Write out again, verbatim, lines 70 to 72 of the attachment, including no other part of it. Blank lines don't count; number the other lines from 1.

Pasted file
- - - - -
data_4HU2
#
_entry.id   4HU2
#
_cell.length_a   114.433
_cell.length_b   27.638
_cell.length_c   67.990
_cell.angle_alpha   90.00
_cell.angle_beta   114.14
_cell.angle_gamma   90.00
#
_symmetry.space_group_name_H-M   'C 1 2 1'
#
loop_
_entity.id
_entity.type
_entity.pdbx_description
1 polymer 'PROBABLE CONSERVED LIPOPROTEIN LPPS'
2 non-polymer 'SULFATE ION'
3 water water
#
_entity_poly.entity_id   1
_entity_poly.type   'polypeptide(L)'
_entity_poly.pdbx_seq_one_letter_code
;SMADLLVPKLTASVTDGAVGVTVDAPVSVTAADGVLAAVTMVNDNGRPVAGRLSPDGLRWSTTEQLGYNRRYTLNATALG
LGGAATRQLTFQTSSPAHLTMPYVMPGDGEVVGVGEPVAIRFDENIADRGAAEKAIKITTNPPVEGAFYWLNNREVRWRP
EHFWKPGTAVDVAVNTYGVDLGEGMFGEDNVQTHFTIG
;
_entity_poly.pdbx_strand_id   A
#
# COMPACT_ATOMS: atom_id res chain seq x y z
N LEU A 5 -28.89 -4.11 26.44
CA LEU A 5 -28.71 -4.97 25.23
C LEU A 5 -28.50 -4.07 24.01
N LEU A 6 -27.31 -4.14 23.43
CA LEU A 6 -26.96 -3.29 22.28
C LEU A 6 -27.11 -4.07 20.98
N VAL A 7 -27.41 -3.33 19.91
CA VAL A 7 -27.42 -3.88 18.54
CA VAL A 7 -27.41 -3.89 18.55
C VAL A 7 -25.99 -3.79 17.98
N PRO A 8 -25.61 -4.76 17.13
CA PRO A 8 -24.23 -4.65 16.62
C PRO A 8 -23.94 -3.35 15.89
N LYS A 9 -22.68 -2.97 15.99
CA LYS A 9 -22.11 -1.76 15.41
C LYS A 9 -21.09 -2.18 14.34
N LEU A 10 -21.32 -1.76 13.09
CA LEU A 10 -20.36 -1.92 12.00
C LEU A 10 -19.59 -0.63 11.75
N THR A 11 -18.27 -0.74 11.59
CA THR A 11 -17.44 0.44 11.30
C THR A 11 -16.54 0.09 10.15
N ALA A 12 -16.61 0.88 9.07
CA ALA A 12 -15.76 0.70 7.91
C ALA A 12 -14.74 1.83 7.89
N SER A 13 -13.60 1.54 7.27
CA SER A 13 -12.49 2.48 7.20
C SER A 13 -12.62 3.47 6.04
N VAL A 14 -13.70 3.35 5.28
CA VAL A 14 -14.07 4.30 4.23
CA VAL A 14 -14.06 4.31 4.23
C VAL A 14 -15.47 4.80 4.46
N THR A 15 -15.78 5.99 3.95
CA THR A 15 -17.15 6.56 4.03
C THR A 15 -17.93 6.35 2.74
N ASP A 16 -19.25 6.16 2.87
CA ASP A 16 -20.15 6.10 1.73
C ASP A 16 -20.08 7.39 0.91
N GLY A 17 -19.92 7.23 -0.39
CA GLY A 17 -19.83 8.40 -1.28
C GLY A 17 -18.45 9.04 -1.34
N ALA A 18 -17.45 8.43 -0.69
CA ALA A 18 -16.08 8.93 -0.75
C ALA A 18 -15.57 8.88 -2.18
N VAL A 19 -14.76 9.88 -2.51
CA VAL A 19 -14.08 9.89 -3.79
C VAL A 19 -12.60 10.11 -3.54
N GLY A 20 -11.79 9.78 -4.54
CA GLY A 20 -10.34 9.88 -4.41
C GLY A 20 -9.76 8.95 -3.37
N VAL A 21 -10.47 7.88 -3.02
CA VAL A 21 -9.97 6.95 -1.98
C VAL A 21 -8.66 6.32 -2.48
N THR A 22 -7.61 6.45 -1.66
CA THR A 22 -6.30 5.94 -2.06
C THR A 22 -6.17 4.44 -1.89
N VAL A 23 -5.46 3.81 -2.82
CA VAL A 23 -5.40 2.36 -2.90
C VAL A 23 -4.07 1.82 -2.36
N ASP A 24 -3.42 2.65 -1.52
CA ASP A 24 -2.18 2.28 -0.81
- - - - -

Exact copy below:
N GLY A 17 -19.92 7.23 -0.39
CA GLY A 17 -19.83 8.40 -1.28
C GLY A 17 -18.45 9.04 -1.34